Hello. We start today with a briefing note from Nik Nanos, chief data scientist and founder of Nanos Research, which conducts daily polling for The Globe and Mail and CTV.
Maybe some day it will be called the “Greta Effect.” Along comes the international phenom, Greta Thunberg, the teenage Swedish environmental activist, to Montreal and young people and the environment as an issue is galvanized. The overnight tracking through the weekend suggested a number of key observations.
First, when you compare the Liberal and Green trendlines over the last number of days they are mirror images of each other. Liberals go up, Greens go down. Greens go up, Liberals go down. This suggest that part of the swing in the electorate currently may very well be between the Liberals and the Greens.
Second, on the national front, it is shaping up to be a two-race election – the race to win between the Conservatives and the Liberals (34-33) and the race for third between the NDP and the Greens (13-13). The Greens at about 13 per cent nationally are near highs in the Nanos tracking history.
Third, on the preferred PM measure, over the past few days Liberal Leader Justin Trudeau has been on a negative trajectory and tied with Conservative Leader Andrew Scheer. Of note, over the course of the student strike on the environment led by Ms. Thunberg, the proportion of Canadians under 30 who preferred Mr. Trudeau as Prime Minister dropped a full 10 percentage points and as of last evening, he enjoyed no advantage over Mr. Scheer among millennials. Ms. Thunberg’s comment about Mr. Trudeau – “He’s obviously not doing enough” – was not exactly the positive snippet the Liberals were likely looking for. She’s said this about many politicians but the Liberals should have seen this coming.
All this shapes up so far as an election that is focused on Mr. Trudeau. It started with the SNC-Lavalin controversy on Day 1 arising from the work of the team at The Globe and Mail. Then it shifted to the blackface controversy and more recently to the student strike and the backhanded comment by Ms. Thunberg on Mr. Trudeau and his efforts on the environment.
There’s still lots of time for the trends to firm up or to shift.
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DAILY TRACKING OF PUBLIC OPINION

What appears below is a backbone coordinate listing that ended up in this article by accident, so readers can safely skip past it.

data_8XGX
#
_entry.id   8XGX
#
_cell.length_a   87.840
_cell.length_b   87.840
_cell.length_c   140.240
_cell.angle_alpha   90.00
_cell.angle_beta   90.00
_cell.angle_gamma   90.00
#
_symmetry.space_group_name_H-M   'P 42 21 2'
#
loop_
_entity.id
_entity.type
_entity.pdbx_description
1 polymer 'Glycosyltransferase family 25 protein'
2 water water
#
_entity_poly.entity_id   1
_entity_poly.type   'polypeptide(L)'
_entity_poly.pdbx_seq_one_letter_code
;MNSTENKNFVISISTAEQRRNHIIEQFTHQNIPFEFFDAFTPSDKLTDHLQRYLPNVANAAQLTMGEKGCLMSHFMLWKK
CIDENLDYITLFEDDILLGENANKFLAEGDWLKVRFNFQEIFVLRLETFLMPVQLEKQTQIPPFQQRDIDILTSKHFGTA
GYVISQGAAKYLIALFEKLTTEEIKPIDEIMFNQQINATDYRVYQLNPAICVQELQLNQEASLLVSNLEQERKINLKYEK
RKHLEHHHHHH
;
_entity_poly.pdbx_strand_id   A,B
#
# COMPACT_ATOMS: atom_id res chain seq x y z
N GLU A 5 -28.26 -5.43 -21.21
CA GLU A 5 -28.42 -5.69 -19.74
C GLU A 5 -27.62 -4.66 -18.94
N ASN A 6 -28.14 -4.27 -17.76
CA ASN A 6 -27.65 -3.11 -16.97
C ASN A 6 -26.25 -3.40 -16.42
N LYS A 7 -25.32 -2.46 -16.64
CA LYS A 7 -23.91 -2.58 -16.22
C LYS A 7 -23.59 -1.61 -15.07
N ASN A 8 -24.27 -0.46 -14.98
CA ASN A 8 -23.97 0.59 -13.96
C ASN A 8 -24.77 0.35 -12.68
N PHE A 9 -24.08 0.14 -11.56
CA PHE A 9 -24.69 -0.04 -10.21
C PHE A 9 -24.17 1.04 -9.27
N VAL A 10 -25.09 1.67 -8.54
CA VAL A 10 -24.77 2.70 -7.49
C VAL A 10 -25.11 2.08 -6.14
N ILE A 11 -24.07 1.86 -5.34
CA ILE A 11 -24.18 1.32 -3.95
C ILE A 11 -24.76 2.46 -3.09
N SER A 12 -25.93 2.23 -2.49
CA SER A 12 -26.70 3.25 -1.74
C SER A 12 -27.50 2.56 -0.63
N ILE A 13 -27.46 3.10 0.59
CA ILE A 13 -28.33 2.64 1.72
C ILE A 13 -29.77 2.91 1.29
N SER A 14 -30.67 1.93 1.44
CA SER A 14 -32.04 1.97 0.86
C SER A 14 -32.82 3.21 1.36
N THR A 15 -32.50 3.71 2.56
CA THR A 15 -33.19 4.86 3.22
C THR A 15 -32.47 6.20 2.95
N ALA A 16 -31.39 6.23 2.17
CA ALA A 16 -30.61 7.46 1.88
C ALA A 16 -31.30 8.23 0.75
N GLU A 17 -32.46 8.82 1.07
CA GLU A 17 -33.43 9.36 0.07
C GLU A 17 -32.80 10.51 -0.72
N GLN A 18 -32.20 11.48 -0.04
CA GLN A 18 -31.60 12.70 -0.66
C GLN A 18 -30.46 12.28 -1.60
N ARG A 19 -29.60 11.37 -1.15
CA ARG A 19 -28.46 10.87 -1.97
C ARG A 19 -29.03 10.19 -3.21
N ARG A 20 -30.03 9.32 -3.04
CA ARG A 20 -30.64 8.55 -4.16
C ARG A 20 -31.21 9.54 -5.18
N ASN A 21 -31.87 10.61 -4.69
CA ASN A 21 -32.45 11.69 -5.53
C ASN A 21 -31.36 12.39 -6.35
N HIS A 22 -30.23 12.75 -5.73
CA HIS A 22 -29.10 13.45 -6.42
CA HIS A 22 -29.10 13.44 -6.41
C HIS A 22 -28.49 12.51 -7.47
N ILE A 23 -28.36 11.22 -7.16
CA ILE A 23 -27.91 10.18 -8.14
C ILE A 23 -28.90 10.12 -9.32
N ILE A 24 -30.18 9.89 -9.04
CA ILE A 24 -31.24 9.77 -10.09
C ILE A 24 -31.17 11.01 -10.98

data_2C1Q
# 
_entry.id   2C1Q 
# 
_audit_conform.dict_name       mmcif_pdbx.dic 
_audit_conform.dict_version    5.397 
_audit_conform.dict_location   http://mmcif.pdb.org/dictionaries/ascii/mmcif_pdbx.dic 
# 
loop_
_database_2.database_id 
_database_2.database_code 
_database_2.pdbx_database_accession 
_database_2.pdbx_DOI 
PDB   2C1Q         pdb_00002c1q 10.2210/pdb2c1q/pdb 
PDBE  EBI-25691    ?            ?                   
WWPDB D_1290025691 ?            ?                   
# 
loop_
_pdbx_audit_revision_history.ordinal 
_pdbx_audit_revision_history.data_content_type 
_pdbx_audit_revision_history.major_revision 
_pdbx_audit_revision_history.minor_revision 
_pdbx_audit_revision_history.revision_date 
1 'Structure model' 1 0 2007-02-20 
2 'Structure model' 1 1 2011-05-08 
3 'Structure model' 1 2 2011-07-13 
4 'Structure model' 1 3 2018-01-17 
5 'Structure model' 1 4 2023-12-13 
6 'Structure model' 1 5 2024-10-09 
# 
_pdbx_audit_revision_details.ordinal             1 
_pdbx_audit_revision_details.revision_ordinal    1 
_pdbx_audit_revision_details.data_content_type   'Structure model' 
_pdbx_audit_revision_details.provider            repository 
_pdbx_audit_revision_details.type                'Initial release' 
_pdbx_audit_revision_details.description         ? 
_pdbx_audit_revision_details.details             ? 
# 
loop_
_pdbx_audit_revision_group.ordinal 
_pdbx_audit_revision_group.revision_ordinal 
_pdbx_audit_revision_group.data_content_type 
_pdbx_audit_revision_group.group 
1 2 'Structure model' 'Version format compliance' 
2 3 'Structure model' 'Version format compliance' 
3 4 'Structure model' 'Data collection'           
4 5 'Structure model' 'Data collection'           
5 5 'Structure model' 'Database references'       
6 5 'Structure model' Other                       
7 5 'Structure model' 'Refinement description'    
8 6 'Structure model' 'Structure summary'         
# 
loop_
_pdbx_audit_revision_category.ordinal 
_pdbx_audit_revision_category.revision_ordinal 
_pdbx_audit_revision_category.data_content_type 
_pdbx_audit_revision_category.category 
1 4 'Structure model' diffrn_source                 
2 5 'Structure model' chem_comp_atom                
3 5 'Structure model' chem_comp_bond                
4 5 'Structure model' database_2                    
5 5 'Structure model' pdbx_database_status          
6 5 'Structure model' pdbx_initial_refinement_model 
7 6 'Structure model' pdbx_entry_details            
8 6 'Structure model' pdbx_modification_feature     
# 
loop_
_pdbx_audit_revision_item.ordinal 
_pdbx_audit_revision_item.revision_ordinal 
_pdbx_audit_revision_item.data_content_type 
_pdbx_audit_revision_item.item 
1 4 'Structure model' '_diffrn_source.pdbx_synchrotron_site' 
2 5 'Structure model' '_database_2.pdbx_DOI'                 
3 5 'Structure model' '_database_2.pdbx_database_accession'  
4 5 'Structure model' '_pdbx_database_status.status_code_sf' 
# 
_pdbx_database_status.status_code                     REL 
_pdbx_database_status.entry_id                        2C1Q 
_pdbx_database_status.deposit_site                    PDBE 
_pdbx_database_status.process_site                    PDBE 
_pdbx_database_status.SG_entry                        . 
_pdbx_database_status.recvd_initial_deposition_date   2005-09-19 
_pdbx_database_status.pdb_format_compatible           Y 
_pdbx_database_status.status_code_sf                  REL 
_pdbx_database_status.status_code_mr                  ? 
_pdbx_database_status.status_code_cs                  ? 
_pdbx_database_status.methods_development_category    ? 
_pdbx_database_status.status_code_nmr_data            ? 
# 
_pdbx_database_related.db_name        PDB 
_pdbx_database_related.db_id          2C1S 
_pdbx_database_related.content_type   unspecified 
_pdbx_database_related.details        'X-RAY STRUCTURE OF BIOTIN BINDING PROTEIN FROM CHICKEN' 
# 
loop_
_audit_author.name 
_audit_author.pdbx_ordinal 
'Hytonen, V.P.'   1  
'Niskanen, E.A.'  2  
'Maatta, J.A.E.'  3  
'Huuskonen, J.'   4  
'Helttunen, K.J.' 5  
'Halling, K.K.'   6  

- Conservatives: 34 per cent
- Liberals: 33 per cent
- NDP: 13 per cent
- Green: 13 per cent
- Bloc Québécois: 4 per cent
- People’s Party: 3 per cent
The survey was conducted by Nanos Research and was sponsored by The Globe and Mail and CTV. 1,200 Canadians were surveyed between Sept. 27 and 29, 2019. The margin of error is 2.8 percentage points, 19 times out of 20. Respondents were asked: “If a federal election were held today, could you please rank your top two current local voting preferences?” A report on the results, questions and methodology for this and all surveys can be found at https://tgam.ca/election-polls.
The Liberal Party has released its full campaign platform. In the 2015 election, the party promised a few years of deficits with targeted investments, followed by a return to balance roughly in time for this election. But once in government, the Liberals abandoned that plan and instead promised deficits indefinitely and a gently declining debt-to-GDP ratio. The 2019 platform continues that, with a bump in the deficit to $27.4-billion next year, and a slow decline after that. The platform doesn’t make a lot of new spending commitments, but it does elaborate on how new spending will be accounted for with some new tax measures, including a levy on luxury goods and taxes on foreign internet giants like Netflix and Facebook. The fiscal accounting for new spending did show one oddity: the party is booking more new money for a camping program for kids than it is for trying to stop gun violence.
Canada and the U.S. are drafting plans to reduce their reliance on China as a source of rare-earth minerals used in high-tech products. At a press conference in Toronto this morning, Mr. Trudeau said he discussed the strategy with U.S. President Donald Trump when the two met during the summer.
Tuesday is the 70th anniversary of the founding of the People’s Republic of China which will be marked by a major military parade and a celebration of the country’s achievements.